|This production photo reveals that the staging |
matches the show logo.
I have long said that a show logo - especially for a brand new show not based on a known property - can make or break interest in it. So I read with great interest the message boards that discussed the release of both the logo and the new photo version of the logo for If/Then
. If those discussions are any measure of the success of the marketing thus far, the people working this show might do well to listen to what people are saying.
Even if you discount those posts that are clearly meant to ruffle feathers (the Idina-haters, the next to normal-
haters, the people who have already dismissed the piece without having seen it, etc.), when you hear comments like, "it is as confusing as the plot," and "why is Idina in each photo twice
?" it may be time to re-evaluate.
That said, I don't find the logo or the pictures particularly unattractive or confusing. In fact, I find it colorful, informative and thought-provoking. But you can't discount the public at large, so I can't give the logo my highest score.
First of all, the colors of the logo are an intriguing choice. Muted yellows, oranges and deep purples are not a combination used very often in a show logo, making them stand out from the rest of the Times Square din. Still, the muted colors could blend in rather than stick out - unless you always get it positioned next to the artwork for Pippin
, which goes with it reasonably well.
The font, strong and plain states simply that the show is a modern one, and, of course, "Idina Menzel
" in huge letters above the title plays to one of the show's biggest strengths for the public at large. I'm surprised that, so far, anyway, they haven't much touted her being in Wicked
in all of the primary ads. Meanwhile, those ads that mention the relation of the team and cast to next to normal
are clearly aimed at contemporary theatre audience. It is also telling of the audience appeal of the show - it is contemporary, emotional, and for people who like to think. Of course, those very qualities will make If/Then
a tougher sell.
The drawn image at first glance, looks simply like Idina and various characters in a park; she's the center of the show, and those other everyday people will somehow impact her life in ways she doesn't know, the way everyday people impact the lives of everyone. We also know, from the Flatiron Building in the skyline, that the show takes place in New York. A closer look, however, should raise some thoughts: why are there two Flatiron Buildings? Why is the park setting really a split mirror image? It should be an ah-ha moment, right? Get it? - two possibilities "If" or "Then." The problem is that people look at logos for a brief time, unless there is something that really catches the eye. Is a drawing of Idina Menzel enough to make people look closer? Is the title enough to make you stop and look? How much do you get at first glance that will make you stop and make you want to buy tickets?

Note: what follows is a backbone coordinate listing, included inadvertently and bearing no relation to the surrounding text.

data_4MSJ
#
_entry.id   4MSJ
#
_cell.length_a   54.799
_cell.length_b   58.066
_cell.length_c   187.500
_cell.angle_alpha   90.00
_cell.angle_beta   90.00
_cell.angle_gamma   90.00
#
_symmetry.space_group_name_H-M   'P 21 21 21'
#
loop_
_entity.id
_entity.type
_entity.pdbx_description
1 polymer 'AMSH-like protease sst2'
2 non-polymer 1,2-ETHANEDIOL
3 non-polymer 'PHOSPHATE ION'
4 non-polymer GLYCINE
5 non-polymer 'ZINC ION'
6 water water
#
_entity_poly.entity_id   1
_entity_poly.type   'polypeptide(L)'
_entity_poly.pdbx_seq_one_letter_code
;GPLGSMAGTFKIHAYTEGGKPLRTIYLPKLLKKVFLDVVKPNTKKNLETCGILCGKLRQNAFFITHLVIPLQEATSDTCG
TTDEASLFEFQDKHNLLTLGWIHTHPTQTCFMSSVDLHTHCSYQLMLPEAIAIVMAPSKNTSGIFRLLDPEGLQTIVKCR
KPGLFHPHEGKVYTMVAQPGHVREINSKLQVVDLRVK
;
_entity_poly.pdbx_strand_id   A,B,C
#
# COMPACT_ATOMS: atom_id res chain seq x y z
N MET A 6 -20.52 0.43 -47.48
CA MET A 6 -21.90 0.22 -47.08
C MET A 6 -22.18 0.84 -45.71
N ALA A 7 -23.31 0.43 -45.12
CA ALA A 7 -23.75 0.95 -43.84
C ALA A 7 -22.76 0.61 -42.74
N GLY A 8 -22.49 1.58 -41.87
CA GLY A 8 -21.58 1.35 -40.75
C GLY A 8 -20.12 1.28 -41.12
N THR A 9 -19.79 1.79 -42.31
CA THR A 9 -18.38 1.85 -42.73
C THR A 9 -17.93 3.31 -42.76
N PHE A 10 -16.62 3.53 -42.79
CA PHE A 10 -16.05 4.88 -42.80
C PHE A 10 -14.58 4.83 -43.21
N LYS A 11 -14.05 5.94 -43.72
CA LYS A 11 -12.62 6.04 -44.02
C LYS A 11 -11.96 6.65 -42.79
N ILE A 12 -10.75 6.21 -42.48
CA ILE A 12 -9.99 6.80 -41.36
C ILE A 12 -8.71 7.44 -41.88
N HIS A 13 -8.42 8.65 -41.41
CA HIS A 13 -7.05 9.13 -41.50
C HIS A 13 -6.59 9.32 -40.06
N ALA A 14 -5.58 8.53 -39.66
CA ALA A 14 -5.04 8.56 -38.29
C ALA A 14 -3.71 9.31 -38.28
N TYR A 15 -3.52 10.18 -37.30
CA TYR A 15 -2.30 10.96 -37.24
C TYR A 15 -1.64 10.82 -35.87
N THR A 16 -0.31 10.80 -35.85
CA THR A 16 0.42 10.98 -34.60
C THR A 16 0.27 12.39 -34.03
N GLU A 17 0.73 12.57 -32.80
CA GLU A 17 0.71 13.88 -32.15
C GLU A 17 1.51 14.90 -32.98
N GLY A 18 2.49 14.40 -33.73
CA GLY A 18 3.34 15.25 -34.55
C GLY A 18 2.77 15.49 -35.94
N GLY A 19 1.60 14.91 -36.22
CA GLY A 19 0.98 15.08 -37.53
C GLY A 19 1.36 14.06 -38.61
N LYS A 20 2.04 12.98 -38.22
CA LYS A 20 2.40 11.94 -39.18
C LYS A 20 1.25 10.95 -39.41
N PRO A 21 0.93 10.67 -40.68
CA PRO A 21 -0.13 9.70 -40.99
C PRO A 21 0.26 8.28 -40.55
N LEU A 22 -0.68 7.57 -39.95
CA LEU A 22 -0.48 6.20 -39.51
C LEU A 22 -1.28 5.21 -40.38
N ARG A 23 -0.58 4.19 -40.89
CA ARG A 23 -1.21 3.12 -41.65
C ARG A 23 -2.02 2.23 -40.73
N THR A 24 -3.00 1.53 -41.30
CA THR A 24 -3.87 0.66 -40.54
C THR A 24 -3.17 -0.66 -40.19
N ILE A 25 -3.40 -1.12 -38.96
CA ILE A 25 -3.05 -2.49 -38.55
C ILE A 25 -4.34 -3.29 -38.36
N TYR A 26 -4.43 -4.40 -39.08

Then there is the new edition of the "photo version," reportedly for the doors of the Richard Rodgers Theatre, to consider. Keeping in mind that I don't know what, if any wording is on these door images, I think the photos are a good step in the evolution of this selling point. First, they go with the initial logo - the background is still drawn just like the logo, and the photos put Menzel front and center. They also clarify the people in the background - a multicultural, multi-sexual group of 21st century New Yorkers. Fans of certain shows will see right away that Anthony Rapp
co-star) is in it, and The Color Purple
fans will note that LaChanze
is in it, too.
The different couplings and positions of the actors also tell you a lot about the various relationships; Idina's different presence in each tells you she has different relationships in each version of her story. The different colors help to tell you that there are two versions of events going on here. Of course, to understand that, you need to know that that is, in fact, how the show plays out. That sure is asking a lot of the general tourist passerby. Perhaps the wording that will/needs to accompany it will help. I haven't seen it, so I can't say for sure.
No matter what, a new musical, not based on a known title or premise, is a tough sell these days. I hope the marketing team knows what it is doing. Of course, the same could have been said for next to normal
. We know how that turned out. I hope this new show gets just as great word-of-mouth.
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